Tied Up Right Now

It’s time to go. Time to lift the sails.

The sail is heavy. The mast is high.

You’ll need a rope. And you’ll need a pulley. 

They will need to be in shape to do their jobs. 

Ropes are stored in coils, not piles.

If the rope gets tangled up in knots it won’t run through the pulley.

When a knot hits the block the rope stops.

It happens. You check the rope. You find the knot. You take care of it. Now you can lift the sail, or let it down. 

Some knots are bad. A good knot in the right place is good.

If the rope pulls back through the pulley and falls to the deck it is useless. 

To prevent that you tie a knot toward the end of the length of travel, so it stops in the right place.

You coil the rope around a cleat on the deck, and tie it off till you need it. 

When you untie a knot no one asks  “Hey, Where did that knot go?” 

The knot did not go anywhere. The knot is not a thing. The knot is a configuration of the rope. It is real. It functions. It is also temporary.  

When you tie a new knot no one asks  “Hey, Where did that knot come from?”  

It didn’t come from anywhere. You tied it.  It is the same rope, in a new shape.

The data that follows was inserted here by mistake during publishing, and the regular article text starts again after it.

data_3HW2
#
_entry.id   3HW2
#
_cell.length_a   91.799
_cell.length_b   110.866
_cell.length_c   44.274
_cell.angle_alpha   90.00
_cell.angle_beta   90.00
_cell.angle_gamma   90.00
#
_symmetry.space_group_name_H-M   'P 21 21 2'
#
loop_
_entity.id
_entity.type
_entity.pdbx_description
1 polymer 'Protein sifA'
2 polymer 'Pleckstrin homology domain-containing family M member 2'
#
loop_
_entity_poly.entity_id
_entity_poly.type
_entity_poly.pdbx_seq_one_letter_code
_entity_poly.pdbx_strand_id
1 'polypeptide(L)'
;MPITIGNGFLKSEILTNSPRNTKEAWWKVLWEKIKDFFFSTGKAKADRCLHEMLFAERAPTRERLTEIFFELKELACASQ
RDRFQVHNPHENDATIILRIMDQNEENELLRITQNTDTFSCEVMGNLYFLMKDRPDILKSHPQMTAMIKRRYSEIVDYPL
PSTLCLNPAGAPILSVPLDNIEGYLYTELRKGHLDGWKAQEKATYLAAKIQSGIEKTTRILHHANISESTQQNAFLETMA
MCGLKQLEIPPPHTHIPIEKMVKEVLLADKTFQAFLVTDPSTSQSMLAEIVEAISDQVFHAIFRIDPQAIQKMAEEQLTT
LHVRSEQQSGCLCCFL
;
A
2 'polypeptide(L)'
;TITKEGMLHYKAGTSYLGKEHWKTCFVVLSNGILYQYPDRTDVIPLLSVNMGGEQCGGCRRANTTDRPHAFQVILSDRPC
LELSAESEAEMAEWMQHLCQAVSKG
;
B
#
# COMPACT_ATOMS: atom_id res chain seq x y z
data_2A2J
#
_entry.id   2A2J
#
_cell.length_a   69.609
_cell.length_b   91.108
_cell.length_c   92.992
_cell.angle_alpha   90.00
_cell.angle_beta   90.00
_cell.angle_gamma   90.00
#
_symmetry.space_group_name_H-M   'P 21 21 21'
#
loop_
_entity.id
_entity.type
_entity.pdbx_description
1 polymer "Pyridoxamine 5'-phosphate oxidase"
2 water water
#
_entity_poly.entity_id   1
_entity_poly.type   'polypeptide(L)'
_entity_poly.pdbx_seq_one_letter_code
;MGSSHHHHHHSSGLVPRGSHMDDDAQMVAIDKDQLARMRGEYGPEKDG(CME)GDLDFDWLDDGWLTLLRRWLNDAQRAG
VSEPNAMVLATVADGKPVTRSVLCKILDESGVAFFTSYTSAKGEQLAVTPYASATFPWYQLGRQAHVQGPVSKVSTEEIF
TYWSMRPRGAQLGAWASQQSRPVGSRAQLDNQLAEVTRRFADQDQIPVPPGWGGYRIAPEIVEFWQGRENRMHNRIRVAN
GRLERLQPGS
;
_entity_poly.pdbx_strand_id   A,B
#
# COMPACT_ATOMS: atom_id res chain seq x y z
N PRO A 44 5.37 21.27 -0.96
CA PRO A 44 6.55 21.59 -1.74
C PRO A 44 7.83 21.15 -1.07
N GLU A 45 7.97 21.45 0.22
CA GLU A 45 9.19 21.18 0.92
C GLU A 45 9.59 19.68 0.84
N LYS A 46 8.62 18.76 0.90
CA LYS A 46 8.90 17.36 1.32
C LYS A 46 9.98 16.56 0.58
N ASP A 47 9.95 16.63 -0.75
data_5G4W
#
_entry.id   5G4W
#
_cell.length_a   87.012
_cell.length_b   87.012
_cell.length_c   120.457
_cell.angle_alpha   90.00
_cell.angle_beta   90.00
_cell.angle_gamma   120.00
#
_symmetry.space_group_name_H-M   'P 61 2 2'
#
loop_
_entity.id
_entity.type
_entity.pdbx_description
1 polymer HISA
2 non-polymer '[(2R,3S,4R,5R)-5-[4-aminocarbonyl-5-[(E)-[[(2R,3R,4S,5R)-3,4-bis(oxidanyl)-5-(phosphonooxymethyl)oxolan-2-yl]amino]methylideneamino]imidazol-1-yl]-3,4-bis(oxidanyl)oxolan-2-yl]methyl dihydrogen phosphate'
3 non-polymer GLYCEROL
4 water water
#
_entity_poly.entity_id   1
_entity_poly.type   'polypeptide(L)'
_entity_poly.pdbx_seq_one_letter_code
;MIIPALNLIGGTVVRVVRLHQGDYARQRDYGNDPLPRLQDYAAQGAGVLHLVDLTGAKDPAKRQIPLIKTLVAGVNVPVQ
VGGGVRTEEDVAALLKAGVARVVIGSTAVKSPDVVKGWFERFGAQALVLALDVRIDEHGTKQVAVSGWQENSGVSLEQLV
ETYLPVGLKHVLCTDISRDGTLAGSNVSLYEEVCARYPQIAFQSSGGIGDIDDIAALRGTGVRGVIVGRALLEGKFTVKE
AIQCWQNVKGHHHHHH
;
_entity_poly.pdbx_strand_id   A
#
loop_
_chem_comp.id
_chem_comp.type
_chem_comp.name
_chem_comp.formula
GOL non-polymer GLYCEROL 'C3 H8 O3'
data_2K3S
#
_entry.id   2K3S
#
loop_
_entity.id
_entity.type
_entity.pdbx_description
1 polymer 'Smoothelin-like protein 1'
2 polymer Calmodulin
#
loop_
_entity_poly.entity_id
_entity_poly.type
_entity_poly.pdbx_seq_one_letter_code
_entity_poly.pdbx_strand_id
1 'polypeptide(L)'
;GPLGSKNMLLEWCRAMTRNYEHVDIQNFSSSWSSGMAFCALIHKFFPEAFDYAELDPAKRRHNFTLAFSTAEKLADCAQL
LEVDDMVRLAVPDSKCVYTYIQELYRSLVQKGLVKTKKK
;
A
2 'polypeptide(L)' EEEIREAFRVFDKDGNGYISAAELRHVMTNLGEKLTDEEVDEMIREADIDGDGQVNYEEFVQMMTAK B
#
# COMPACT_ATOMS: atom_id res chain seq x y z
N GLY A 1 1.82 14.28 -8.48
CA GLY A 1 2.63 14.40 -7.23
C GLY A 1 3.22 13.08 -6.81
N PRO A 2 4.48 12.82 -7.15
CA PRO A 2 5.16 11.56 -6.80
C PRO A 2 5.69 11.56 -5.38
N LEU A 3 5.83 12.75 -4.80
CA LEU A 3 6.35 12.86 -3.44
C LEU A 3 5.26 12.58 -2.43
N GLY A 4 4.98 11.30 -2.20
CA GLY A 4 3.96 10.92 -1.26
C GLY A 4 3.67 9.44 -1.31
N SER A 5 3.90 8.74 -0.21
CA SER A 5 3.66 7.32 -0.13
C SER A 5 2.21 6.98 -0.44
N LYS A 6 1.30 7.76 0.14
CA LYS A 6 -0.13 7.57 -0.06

Our postures in karate are like this. 

We do a technique. Our body takes on a useful posture. Our conditions continually change – we land a punch, or we miss one, we have an effect, we take a hit or we are taken by surprise, our opponent moves and counters, we respond. We change our posture, continually, to meet the changing conditions.

Postures appear, linger, change and disappear. No one asks  

“Where did the old posture go?” 

“Where did the new posture come from?”  

No one asks this because the posture is not a thing. It is a configuration of the body. It changes. It can be appropriate or inappropriate, well-done or poorly, but it is always an arrangement of the body in time and space, which appears, changes and disappears. 

Sometimes karate people treat the postures as things.  

Rigid and static. In an ordered sequence, like pictures in a Ken Burns movie. This is useful. It is a way to learn to do the postures properly, and to unify the architecture of the body. But it is a step in learning. Perfect postures are not the finished product.

With experience we flow through postures one after the next, as needed, as we move to meet changing conditions. With experience we can move without thought, without conscious intention, initiating and responding naturally, even in unpredictable, dangerous conditions.

Like the course of a river, turning as it flows. Or a wave in the ocean. Or a rope as it moves through a pulley.  In this sense there are no postures. Just like there is no such thing as a knot.

Of course, postures are real. They work. Knots are real. They work too. But we can use them not as static objects, existing by themselves, but as systems of relationships, moving and adapting, changing as conditions change. 

Everything is like this.  


Post and copyright © 2023 Jeffrey Brooks, Mountain Karate, Saluda, NC 山林流Yamabayashi Shorin Ryu dojo

Photo by Bas Glaap via Unsplash

Mountain Karate’s YouTube channel: @mountainkarate

For fine detail and a big picture view of karate you have not seen before, read the essential new book True Karate Dō

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